SANTA CRUZ, April 3, 2014 — When Pittsburgh’s Brooks Orpik blew up Chicago captain Jonathan Toews with a devastating hit Sunday night, the NHL was again faced with how to react when star players are targeted with brutal, but legal hits. There was no immediate response from the Blackhawks players on the ice at the time, no penalty was assessed, and the game continued on without Toews, who will reportedly miss the remainder of the regular season.
When the period ended, NBC cut to their intermission show where the ever polarizing Mike Milbury pontificated on the hit. Milbury, who is clearly not a Brooks Orpik fan, decried the lack of retaliation by Chicago, and showed disdain for Orpik’s unwillingness to answer for his actions by fighting. Milbury went back to the incident against Boston where Orpik targeted a Bruins player with another borderline hit, and was then was sucker punched later in the game by Bruins enforcer Shawn Thornton. Orpik was not expecting to fight, and was knocked unconscious.
There have been predatory hitters in the game forever. Darius Kasparitis, Scott Stevens and Bryan Marchment are a few who come to mind from recent years, but they all fought when challenged. Orpik’s hits are usually clean, as in within the rules, but they are savage collisions, often resulting in injury.
What responsibility, if any, should Orpik have to fight if he is playing within the rules? All parties can agree that hockey is a fast, violent game. Delivering and receiving hits is a reality of participation. NBC analyst Keith Jones suggested that, if someone were to jump Orpik for the Toews hit, it needed to happen immediately, without premeditation. The principle would appear to be that any severe hit on a star player, however rule book legal it may be, will not be tolerated. It illustrates the age old hockey cliché of players policing themselves when the officials, and the rules they enforce, do not.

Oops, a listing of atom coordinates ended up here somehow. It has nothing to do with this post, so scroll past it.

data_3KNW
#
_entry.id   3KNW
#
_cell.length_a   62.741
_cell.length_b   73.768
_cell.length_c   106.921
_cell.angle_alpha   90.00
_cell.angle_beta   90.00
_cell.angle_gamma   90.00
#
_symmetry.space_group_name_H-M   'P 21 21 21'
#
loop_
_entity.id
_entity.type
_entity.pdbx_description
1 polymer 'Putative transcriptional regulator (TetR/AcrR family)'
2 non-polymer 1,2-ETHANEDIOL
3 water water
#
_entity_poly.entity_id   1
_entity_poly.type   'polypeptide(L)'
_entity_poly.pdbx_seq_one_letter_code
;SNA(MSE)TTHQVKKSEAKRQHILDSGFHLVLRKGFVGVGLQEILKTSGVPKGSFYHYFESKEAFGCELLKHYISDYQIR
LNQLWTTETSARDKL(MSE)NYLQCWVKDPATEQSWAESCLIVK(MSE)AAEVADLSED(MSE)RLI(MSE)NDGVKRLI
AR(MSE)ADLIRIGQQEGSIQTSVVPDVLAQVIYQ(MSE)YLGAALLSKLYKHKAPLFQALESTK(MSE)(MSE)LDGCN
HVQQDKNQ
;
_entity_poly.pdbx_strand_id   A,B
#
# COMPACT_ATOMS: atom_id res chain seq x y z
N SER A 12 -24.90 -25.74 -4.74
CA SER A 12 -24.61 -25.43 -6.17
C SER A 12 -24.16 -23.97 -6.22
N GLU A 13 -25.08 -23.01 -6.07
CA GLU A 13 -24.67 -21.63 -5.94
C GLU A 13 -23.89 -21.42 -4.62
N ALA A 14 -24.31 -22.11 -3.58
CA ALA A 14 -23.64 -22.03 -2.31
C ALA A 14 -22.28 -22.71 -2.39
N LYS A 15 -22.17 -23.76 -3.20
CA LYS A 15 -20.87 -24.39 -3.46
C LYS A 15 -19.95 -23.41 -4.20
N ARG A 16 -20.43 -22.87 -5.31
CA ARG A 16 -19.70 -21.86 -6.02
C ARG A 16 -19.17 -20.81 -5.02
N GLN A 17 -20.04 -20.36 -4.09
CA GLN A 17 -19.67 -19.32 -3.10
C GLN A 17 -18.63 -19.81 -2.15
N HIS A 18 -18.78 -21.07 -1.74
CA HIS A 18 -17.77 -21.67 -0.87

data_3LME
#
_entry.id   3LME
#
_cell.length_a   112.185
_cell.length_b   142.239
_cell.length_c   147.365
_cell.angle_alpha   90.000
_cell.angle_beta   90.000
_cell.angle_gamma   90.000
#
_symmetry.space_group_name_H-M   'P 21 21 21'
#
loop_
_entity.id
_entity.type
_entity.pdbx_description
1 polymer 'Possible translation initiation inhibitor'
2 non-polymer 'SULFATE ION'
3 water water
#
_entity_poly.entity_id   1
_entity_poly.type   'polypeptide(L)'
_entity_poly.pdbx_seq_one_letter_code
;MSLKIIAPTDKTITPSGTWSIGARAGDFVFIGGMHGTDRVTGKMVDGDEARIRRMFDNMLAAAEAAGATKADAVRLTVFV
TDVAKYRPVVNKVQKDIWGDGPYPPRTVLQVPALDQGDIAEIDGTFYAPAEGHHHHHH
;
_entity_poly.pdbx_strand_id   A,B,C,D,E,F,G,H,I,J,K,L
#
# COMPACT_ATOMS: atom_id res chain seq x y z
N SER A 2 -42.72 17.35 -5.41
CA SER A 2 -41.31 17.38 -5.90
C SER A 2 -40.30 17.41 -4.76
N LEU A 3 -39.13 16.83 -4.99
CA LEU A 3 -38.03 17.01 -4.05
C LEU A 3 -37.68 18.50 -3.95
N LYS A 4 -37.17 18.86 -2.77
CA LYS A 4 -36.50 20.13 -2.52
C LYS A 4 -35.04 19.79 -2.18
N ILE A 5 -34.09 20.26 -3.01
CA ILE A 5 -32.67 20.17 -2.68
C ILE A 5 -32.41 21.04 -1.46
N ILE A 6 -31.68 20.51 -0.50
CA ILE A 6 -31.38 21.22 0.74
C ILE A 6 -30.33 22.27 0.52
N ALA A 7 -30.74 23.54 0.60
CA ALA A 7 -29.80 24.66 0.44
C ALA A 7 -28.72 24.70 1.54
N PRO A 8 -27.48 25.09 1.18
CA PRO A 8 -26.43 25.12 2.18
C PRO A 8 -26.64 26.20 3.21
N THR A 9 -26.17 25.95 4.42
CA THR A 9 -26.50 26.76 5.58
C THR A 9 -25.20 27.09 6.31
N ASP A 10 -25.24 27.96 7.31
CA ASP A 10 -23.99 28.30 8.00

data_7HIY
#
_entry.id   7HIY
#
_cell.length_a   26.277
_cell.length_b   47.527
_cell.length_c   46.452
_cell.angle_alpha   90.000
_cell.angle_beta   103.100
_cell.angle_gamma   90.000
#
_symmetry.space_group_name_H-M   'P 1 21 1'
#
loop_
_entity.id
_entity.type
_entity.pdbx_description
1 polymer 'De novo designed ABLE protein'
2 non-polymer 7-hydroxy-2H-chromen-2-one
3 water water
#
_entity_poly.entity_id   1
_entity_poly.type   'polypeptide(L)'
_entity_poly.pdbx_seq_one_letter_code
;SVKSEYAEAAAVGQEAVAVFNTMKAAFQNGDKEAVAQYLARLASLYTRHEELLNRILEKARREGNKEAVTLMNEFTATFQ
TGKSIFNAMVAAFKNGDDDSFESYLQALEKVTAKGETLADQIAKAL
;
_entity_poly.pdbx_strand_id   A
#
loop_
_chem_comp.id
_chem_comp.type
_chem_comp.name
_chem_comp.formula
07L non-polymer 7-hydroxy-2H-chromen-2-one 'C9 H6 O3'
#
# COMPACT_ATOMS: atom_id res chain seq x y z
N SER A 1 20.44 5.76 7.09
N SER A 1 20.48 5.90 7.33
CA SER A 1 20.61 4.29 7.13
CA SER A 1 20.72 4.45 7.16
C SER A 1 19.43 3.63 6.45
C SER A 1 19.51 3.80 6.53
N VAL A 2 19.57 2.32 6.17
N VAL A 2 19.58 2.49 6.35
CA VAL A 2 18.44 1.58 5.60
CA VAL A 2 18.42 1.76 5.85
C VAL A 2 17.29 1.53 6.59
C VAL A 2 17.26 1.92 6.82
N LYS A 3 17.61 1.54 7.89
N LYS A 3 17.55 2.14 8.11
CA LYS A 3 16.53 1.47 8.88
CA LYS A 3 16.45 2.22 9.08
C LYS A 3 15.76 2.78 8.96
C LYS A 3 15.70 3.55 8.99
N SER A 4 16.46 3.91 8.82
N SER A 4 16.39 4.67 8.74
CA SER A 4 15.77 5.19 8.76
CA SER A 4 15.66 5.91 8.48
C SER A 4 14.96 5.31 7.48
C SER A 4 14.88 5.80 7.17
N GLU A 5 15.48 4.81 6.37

In the normal course of NHL play, a hit like the one Orpik laid on Toews Sunday night would bring swift and violent justice. Orpik would have to drop the gloves and defend himself, with the message being sent that he becomes less likely to go after other players in the future. Orpik, so far, has shown a brazen unwillingness to fight when challenged, which led to the ugly scene against the Bruins earlier in the year. By Keith Jones’ logic, a Blackhawks player needed to jump Orpik immediately following his hit on their captain and, if not, then Orpik wins, and Chicago has to just suck it up and take it.
The league will have to look at ways to deal with players like Orpik, not only for the safety of other players, but for Orpik and others like him as well. If players feel as though the rules will no longer protect them, it will not be long before vigilante justice reigns on the ice, and nobody wants that.
In the meantime, Keith Jones appears to have it right when he says that any retaliation for a borderline hit ought to be meted out in the moment, rather than later in the game. It is not a perfect solution, but it will keep an uneasy peace while the NHL figures out how to handle hits which are both legal and predatory.
Russ Rankin writes about hockey, music & politics. You can find him on Facebook and follow him on Twitter. He also sings for Good Riddance and Only Crime. Find out what he’s up to by checking out his website.